Nikki Iles Jazz Orchestra at Ronnie Scott’s – London Jazz News
Nikki Iles Jazz Orchestra
(Ronnie Scott’s. March 6, 2022. Review by Sebastian Scotney)
The Nikki Iles Jazz Orchestra’s “Face to Face” tour was originally scheduled to take place in 2020. It has…finally…reached its joyous conclusion.
Each musician on stage seemed not only to prove at every moment a deep belief in this music and in the emotions and stories it can express and convey, but also a singularly deep understanding of every bit of its character, its utterly compelling meaning . of stream, and the craft behind him. There was, after all, a significant proportion of the band that conducted and wrote for their own large ensembles.
The program has also been unerringly generous in its recognition and gratitude to other influential arrangers. The majority of the pieces are Iles’ recent repertoire and a series of commissions, but she also clearly reveres the craft of others: Vince Mendoza, Fred Sturm, Steve Gray and Stan Sulzmann have all been hailed and honored in different ways.
My LJN colleague, Mike Collins, has done a superb job reporting on this band’s performances – links to their first official 2018 gig at the Vortex and their November 2021 are below. He wrote last year about “a sound and a repertoire that weaves together so many musical threads”. The idea definitely resonated on Sunday night. As John Fordham’s reporting of this concert points out, Nikki Iles’ emphasis on large ensembles may be relatively recent, but its roots go back a long way and the presence on stage of musicians who have been colleagues since Creative Jazz Orchestra era like Mike Walker and Andy Schofield emphasize this sense of strong continuity.
These different creative threads are everywhere. Iles is just as authentic when evoking the English folk tradition – and its folk-rock iteration – in “Highlands” as it is when evoking Geri Allen’s Detroit/Motown roots.
Inspiration is a two-way process. Nikki Iles thanked the musicians who. with their “different personalities to bring my music to life”. In a way, that was to be expected, because to a large extent she wrote it to be played by them. Solo feature films, written and dedicated to two great figures of our scene, trumpeter Henry Lowther and trombonist Gordon Campbell,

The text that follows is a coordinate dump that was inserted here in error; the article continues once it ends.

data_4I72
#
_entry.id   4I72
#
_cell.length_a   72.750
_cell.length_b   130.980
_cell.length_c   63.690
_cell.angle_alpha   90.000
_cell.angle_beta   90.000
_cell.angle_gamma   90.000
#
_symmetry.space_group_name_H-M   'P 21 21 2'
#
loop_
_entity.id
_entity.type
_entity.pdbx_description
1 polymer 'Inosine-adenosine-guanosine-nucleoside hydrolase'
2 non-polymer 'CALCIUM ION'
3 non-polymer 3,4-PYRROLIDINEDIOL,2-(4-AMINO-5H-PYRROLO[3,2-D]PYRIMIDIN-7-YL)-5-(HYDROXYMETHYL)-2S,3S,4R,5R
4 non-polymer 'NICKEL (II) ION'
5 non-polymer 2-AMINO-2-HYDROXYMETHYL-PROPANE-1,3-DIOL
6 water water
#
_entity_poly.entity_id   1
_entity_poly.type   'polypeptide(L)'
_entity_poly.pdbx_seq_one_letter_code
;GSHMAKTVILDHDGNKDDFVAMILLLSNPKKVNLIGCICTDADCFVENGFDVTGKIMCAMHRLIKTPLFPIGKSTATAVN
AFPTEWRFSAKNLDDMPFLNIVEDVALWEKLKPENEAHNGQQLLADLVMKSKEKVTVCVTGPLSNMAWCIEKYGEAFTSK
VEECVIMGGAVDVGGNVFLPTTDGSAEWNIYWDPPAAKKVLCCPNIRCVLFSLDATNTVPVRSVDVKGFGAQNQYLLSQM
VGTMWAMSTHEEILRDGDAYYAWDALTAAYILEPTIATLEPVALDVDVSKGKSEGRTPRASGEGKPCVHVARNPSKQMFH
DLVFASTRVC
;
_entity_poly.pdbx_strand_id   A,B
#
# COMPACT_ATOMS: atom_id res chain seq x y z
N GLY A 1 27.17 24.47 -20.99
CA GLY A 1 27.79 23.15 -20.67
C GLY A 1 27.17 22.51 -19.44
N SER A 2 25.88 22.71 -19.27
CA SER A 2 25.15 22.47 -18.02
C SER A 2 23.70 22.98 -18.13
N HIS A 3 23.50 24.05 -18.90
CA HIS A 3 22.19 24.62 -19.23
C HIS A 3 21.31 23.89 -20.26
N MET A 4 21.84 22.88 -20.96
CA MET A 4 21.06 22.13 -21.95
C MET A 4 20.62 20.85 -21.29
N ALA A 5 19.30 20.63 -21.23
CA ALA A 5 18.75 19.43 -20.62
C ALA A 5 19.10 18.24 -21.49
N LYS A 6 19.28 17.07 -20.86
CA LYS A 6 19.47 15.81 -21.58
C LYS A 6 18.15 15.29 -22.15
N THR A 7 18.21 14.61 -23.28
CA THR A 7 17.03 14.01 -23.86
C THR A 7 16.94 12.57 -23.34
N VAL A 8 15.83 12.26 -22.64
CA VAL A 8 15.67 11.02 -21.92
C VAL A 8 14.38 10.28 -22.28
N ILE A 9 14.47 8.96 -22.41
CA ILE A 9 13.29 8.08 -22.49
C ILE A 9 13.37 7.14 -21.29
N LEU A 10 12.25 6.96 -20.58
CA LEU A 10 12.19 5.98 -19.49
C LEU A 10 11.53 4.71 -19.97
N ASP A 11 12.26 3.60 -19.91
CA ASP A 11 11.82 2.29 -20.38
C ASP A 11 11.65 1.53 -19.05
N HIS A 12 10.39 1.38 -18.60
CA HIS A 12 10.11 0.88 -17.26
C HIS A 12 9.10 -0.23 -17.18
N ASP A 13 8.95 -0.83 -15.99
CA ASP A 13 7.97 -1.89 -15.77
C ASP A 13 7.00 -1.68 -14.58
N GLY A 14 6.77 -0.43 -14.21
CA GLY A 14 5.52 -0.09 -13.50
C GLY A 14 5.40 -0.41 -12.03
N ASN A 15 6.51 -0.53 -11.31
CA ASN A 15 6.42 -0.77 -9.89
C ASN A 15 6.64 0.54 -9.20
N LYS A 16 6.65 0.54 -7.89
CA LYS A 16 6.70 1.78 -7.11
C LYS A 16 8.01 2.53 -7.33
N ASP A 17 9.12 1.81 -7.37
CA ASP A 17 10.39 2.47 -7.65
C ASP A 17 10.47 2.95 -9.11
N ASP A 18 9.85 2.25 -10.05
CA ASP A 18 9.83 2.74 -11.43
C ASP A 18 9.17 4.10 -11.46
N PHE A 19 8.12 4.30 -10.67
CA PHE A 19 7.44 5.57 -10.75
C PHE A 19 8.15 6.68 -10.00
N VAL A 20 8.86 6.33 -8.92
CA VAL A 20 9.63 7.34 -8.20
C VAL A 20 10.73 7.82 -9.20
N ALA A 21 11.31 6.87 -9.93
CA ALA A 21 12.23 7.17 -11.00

The list of all the participants, from several generations, is below, but it is impossible not to mention the contribution of the guitarist mike walkerand the photo above of Robert Crowley kind of captures his role as a provocateur, suddenly taking the band to a different place.
Perhaps the most lasting impression of the last gig on Sunday night is that the right people were there to play it. Concerts should always have the sense of a very special occasion; this one did.
Wild Oak – for Geri Allen (solo: Andy Schofield)
Gray as the morning – (for Steve Gray) (soloists: Gareth Lockrane, Paul Jones, Olli Martin
Hush: soloists Tori Freestone, Mike Walker)
Face to Face (for Henry Lowther / soloist)
Heroes of a Thousand Faces (Vince Mendoza) (solos: Mike Walker, Julian Siegel)
Red Ellen (solo: Nick Smart)
The Caged Bird (Solos Andy Schofield, Karen Sharp)
(Solos: Andy Schofield, Nikki Iles)
Flatland (solo: Gordon Campbell)
Awakenings (solos: James Copus (Blugle), Harry Maund
Do it again (Fagen/Becker, arr. Fred Sturm) (solo Gareth Lockrane, Mike Walker, Julian Siegel)
Again: Highlands (solos: James Copus, Harry Maund)
Nikki Iles (piano/composition), Steve Watts (bass), Ian Thomas (drums), Mike Walker (guitar)
Harry Maund, Olli Martin, Gordon Campbell, Richard Henry
Henry Lowther, Tom Walsh (leader), James Copus, Nick Smart
Wind/Reeds: Gareth Lockrane, Andy Schofield, Paul Jones, Julian Siegel, Tori Freestone, Karen Sharp
Sound: Paul Sparrow
LINKS: Review of the first concert of the Nikki Iles Jazz Orchestra in 2018
Review of the LJF 2021
Overview/Profile by John Fordham